COVID-19 Variant Information
What are variants and how are they created?
Once viruses enter the body, they start to reproduce, which causes them to change and become more diverse. The changes are then studied by scientists and if it causes a significant enough change to the structure of the virus and how it interacts with the body or the way it spreads, it is labeled as a variant.
Sometimes new variants emerge and disappear. Other times, new variants persist. Some variations allow the virus to spread more easily or make it resistant to treatments or vaccines. Those variants must be monitored more carefully. Currently, the CDC has divided these variants into three categories: variant of concern, variant of interest, variant being monitored, and variant of high consequence.
Key Variants in Montana:
As of June 21st, Montana has had 4,591 confirmed cases of the Omicron variant. Omicron BA.2 was first confirmed in Montana on January 30, 2022, followed by Omicron BA.2.12.1, which was first confirmed in Montana on April 19, 2022, then by Omicron BA.4 which was first confirmed in Montana on May 4, 2022, and finally by Omicron BA.5 on May 31, 2022. In the past 4 weeks, there have been 148 sequences reported and analyzed- 53 (36%) are BA.2, 79 (53%) are BA.2.12.1, 8 (5%) are BA.4, 7 (5%) are BA.5, and 1 (<1%) is BA.1.
Information accurate to June 18, 2022.
For more information on COVID-19 variants, and specific variants in Montana, visit the DPHHS website.
Variants of Concern
According to the CDC, a variant of concern seems to spread more easily and quickly than other variants, which may lead to more cases of COVID-19. An increase in the number of cases will put more strain on healthcare resources, lead to more hospitalizations, and potentially more deaths.
- Delta: It was first identified in India in December 2020, but wasn’t detected in the United States until March 2021. This variant has an increased ability to be passed between individuals. It may cause more than 2x as many infections as previous variants. Some data suggests the Delta variant might cause more severe illness than previous strains in unvaccinated individuals.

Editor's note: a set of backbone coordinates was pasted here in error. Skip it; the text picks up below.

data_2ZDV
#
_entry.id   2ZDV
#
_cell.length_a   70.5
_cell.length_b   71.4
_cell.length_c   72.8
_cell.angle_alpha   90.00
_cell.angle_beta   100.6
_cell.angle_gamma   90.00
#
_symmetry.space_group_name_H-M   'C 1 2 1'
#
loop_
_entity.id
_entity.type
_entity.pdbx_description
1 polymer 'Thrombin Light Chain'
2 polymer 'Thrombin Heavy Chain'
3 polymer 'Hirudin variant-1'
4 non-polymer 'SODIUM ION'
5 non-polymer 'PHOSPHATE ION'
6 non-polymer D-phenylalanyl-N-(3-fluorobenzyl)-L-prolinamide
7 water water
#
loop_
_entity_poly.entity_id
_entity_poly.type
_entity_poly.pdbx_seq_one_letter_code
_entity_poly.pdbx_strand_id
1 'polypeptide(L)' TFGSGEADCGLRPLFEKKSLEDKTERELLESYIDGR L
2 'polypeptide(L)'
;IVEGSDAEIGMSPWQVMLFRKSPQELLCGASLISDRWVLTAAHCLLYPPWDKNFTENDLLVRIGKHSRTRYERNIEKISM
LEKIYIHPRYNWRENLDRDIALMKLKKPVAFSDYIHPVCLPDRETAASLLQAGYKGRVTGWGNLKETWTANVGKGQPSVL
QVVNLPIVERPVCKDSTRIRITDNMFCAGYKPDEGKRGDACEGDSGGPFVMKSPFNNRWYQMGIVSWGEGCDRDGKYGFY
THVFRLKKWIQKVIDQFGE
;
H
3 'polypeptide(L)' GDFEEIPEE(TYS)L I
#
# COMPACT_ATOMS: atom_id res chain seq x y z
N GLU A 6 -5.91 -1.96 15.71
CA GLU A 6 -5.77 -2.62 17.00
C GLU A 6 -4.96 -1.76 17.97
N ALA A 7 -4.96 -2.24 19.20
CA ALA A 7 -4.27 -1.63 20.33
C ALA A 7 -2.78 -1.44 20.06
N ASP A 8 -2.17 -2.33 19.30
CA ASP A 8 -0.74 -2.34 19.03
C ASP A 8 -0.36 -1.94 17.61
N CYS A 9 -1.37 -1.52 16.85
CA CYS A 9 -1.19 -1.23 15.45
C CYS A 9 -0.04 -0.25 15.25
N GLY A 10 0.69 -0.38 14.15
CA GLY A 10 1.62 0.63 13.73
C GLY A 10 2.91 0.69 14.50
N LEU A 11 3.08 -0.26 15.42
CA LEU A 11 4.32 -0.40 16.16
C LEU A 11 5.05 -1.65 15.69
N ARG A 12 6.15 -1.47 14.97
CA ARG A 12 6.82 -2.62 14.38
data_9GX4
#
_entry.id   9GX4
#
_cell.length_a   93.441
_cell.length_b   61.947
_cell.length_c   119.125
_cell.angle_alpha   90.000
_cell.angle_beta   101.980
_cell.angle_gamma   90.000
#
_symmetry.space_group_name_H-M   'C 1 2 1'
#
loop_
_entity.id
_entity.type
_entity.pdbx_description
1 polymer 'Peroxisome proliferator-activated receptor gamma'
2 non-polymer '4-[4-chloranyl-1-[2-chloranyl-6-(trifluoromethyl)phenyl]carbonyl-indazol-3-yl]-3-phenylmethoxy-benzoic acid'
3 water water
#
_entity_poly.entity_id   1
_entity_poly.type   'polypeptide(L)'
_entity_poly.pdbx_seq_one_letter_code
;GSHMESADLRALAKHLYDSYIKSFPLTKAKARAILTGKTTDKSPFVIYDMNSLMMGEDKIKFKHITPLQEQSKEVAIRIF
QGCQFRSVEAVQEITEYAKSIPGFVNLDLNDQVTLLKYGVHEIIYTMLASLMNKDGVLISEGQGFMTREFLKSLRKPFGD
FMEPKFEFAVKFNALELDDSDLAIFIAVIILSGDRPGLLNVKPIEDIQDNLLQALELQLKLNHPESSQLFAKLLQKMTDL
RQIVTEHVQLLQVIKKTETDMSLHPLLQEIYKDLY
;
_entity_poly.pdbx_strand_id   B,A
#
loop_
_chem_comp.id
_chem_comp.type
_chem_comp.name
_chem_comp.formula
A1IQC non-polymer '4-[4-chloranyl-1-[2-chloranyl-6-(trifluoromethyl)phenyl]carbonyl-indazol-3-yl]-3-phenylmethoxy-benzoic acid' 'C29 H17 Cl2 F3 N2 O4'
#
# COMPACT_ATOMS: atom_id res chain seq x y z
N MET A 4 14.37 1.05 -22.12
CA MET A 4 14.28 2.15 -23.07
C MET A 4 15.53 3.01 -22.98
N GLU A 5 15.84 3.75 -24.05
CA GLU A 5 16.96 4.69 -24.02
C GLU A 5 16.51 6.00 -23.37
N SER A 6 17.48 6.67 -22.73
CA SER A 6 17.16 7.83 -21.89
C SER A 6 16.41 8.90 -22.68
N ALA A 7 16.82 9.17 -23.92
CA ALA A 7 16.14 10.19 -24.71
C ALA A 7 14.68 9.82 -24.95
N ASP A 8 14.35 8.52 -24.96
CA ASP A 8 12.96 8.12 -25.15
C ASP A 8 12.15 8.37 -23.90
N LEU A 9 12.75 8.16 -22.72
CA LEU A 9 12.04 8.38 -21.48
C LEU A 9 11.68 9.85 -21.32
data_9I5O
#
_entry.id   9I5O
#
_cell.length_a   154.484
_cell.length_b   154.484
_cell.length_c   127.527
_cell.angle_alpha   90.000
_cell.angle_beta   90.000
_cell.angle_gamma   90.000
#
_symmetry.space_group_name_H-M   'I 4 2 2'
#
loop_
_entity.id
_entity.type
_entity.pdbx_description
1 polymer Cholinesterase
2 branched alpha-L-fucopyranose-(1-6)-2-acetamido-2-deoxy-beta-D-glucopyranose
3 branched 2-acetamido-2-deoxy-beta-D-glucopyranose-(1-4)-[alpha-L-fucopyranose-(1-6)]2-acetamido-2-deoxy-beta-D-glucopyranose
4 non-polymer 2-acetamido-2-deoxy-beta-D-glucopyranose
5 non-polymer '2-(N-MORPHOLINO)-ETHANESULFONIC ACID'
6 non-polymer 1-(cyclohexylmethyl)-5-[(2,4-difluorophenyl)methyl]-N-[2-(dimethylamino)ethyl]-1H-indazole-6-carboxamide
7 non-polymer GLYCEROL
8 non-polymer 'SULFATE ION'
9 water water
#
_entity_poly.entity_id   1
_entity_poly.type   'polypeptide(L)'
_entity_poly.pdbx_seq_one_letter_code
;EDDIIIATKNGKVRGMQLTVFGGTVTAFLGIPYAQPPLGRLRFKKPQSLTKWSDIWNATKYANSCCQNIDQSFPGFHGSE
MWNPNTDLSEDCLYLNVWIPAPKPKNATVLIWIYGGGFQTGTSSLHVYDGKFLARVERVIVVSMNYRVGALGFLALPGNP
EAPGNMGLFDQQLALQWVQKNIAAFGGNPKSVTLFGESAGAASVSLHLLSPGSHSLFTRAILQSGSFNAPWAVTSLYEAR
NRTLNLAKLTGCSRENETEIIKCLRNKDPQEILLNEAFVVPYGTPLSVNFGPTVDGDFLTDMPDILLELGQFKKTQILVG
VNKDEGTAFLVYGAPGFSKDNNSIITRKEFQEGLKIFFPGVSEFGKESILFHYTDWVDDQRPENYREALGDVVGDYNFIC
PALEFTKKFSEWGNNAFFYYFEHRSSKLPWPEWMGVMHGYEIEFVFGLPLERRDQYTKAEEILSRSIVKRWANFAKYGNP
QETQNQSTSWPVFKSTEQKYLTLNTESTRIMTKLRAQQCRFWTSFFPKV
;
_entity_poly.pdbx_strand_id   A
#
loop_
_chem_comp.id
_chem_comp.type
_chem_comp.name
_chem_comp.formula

- Omicron: It was first identified in Botswana and South Africa in November 2021 and was detected shortly after on December 1, 2021 in the United States. This variant has an increased ability to be passed between individuals. Some data suggests the Omicron variant might cause less severe illness than previous strains, especially in vaccinated and boosted individuals.
More information can be found on the CDC website.
Variants being monitored
According to the CDC, variants being monitored are no longer being detected or are at low levels in the United States, but there is data indicating a potential or clear impact on medical countermeasures or that these variants have been associated with more severe disease or increased transmission.
- Iota: It was first identified in the United States (New York) in November of 2020.
- Eta: It was first identified in the United Kingdom and Nigeria in December of 2020.
- Alpha: It was first identified in the United Kingdom, but was first detected in the United States in December of 2020. This variant has ~50% increased ability to be passed between individuals. It potentially has an increased severity based on hospitalizations and case fatality rates.
- Gamma: It was first identified in Japan and Brazil.
- Mu: It was first identified in Colombia.
- Epsilon: It was first identified in the United States (California). It has ~20% increased ability to be passed between individuals.
For more information, visit the CDC website.